·       Exhaustion, Fatigue, Tiredness, Weariness, “Neurasthenia”, “Lethargy”, Acedia, Weltschmerz, Aboulia, Lassitude, Otium, Ennui, and other similar affects/concepts (see, for example, Philippe Zawieja (ed.), Dictionnaire de la fatigue, Genève, Librairie Droz, 2016).

·       Exhaustion/Fatigue and Boredom (Paul Lafargue, and others), Ennui (Baudelaire and 19th Century French Literature in general), etc.

·       Exhaustion/Fatigue and Leisure, Laziness, Sleep, Death

·       Indignation, Violence, Anger, in relation to or as symptoms and effects of Fatigue

·       Fatigue/Exhaustion related to culture, civilization, rhythms, speeds, accelerationism, capitalism, neo-liberalism

·       Fatigue/Exhaustion related to work/labour and anti-work movements (psychology and philosophy of work, burnout, etc.)

·       Interdisciplinary Perspectives, bringing together any of the following: Science, Humanities, Social Sciences, and Art

·       Interviews, Testimonials, Auto-biographical and other First-Person Narratives

·       Feminist and Gender Perspectives (gender-fatigue, the exhaustion of women, etc.)

·       Colonization and Fatigue (indigenous people’s fatigue, the fatigue of minorities, etc.)

·       Psychosocial Studies/Psychoanalysis

·       Theoretical Perspectives from Business Management and Administration

·       Spiritualism/Esotericism

·       Cultural and Historical Perspectives

·       Post-humanistic Perspectives (e.g., the exhaustion, exhaustiveness and exhausting-ness of Humanity, Humanism and the Humanities; the exhausting Anthropocene)

·       Environmental and Ecological Perspectives (“environmental/natural exhaustion”, exhaustion of life/of other forms of life, etc.)

·       Affect Studies

·       Literary, Poetic, and Artistic Perspectives, including Film and the Visual Arts

·       The Exhaustion/Fatigue of/from Philosophy, of Humanities, of Thinking, of Academia, of Institutions, of Culture.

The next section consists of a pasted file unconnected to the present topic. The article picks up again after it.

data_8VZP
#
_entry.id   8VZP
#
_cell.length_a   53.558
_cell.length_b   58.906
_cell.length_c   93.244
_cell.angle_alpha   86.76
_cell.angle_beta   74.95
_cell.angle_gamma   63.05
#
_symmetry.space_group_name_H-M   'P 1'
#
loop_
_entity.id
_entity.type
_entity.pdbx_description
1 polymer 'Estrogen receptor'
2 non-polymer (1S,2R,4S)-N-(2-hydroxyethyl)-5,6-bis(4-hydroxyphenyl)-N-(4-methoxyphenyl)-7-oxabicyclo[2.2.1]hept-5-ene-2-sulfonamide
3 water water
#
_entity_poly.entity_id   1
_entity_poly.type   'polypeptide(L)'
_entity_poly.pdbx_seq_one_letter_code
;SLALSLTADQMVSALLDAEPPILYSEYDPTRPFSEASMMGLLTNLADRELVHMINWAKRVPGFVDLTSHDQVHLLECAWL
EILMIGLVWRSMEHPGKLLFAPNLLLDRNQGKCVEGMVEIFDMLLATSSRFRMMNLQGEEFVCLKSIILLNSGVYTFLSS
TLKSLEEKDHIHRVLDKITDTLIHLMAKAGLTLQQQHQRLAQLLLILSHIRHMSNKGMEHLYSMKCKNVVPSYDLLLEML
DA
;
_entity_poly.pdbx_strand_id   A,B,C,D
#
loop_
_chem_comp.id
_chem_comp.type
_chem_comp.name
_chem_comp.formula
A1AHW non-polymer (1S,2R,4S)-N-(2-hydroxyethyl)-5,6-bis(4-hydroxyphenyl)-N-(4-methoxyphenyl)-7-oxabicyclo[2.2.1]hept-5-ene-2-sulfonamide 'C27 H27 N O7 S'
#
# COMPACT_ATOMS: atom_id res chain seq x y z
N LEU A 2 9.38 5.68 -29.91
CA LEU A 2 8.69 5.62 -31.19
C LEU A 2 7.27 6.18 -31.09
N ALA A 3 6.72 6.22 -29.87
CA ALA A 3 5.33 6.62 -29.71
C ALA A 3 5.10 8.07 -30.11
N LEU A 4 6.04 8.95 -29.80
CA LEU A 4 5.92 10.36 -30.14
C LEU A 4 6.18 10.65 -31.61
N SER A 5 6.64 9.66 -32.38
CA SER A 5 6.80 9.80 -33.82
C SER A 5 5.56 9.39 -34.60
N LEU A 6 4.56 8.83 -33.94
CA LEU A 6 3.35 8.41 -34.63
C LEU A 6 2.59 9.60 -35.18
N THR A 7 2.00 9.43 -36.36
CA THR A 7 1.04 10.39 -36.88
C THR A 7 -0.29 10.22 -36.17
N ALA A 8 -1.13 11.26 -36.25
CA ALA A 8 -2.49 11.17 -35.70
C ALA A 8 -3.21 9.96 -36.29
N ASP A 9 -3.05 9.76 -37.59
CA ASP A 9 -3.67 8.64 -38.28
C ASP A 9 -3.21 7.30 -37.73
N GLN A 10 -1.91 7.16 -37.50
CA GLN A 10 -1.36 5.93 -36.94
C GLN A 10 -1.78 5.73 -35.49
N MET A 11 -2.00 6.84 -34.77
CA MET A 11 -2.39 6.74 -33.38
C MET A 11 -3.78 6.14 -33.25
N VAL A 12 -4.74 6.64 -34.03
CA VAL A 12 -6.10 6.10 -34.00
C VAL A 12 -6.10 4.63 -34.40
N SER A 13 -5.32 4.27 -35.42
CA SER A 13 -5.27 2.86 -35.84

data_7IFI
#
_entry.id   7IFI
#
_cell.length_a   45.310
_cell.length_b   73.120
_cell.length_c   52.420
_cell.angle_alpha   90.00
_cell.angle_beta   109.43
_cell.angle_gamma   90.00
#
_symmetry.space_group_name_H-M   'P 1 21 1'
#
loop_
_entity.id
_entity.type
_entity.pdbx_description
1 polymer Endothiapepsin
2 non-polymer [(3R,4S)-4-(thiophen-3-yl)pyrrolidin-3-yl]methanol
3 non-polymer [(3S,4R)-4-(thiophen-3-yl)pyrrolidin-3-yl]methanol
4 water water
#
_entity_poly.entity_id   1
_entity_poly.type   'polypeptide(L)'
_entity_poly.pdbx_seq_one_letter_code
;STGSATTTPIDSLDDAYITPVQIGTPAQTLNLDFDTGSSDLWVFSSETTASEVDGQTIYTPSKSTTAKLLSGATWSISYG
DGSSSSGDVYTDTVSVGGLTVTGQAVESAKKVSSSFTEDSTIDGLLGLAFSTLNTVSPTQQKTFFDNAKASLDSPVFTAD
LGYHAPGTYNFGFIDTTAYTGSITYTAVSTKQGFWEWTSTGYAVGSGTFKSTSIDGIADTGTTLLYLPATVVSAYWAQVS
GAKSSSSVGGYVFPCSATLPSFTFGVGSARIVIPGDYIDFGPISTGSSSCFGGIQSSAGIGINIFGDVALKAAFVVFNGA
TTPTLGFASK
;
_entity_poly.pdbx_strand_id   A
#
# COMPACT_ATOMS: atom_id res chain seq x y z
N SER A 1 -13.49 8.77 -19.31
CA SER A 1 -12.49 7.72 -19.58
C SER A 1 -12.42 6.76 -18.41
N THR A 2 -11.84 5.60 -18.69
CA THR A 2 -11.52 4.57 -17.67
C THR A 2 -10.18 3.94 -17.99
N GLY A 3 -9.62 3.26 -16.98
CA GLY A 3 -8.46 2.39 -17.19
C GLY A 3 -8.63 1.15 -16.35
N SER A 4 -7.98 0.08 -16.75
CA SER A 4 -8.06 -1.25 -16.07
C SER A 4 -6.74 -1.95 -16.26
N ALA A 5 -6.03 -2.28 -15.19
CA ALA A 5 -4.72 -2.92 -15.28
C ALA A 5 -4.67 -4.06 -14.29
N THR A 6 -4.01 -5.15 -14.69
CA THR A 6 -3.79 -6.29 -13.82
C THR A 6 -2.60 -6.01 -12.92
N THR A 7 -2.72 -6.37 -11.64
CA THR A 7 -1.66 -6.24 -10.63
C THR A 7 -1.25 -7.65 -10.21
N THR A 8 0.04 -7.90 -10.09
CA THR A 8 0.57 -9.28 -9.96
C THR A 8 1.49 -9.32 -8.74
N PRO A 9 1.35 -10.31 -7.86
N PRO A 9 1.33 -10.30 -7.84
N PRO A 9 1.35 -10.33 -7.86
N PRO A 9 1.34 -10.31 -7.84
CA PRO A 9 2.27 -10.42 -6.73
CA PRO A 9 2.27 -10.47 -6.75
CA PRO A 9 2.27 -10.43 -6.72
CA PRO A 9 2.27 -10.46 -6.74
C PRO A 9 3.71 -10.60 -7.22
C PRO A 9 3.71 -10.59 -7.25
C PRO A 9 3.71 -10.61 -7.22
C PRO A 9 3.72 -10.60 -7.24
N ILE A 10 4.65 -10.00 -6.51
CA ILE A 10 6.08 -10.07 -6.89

·       Reality, Hyperreality, simulacra, exhaustion.

·       Affirmative contributions to exhaustion/fatigue; exhaustion as the zero-point before “building a new human being” and “a new world” (Irigaray, Posthumanism), and as the starting point and pre-condition for new possibilities (Deleuze), and others, e.g. Peter Handke.

The editor primarily seeks original contributions, and contributions introducing non-well known authors, texts, or concepts/ideas, which will shape a comprehensive and balanced collection, which will stand as a significant addition to literature, and will pave the way towards a paradigmatic shift that has the potential to give birth to a Philosophy of Exhaustion/Fatigue field and/or Exhaustion Humanities or/and Exhaustion/Fatigue Studies. Thus, authors shall take note that their manuscripts shall have a consistent theoretical core and references, and more specifically a philosophical one (broadly understood), despite the discipline that the contribution departs from, and its form. 

The Volume is expected to include invited contributions by renowned scholars from different fields, and especially from Philosophy.

Chapters shall be 2000-12.000 (max) words, inclusive of bibliography and notes. 

Contributions can include the following: original essays, interviews, and “review articles” (Angelaki does not accept standard book reviews though). Translations to English will be taken into account, as long as the responsibility for producing work of publishable quality in the English language lies with the author.

The Special Issue will also be published as a monograph-type book by Routledge in the Angelaki: New Work in the Theoretical Humanities - book series.


Please submit a title and an abstract/brief-outline proposals of between 300-800 words. Additionally, please include an up-to-date curriculum vitae (CV). The deadline for submissions is March 25, 2024. Please send your materials to Marina Christodoulou ([email protected]), who can also address any inquiries you may have. 

The timeline is below:

March 25, 2024 – Abstracts/brief outlines due

April 15, 2024 – Notification of Preliminary Acceptance or Rejection

December 31, 2024 – Completed Manuscripts Due 

June 15, 2025 – Editorial Reviews Completed

November 15, 2025 – Revisions Completed, Final Manuscript Submission, Final Approval of Manuscripts

December 15, 2025 – Beginning of Production Process (Copy Edits and Proofs)

April 2026 – Special Issue Publication Online

January-April 2027 – Republication in the Routledge Book Series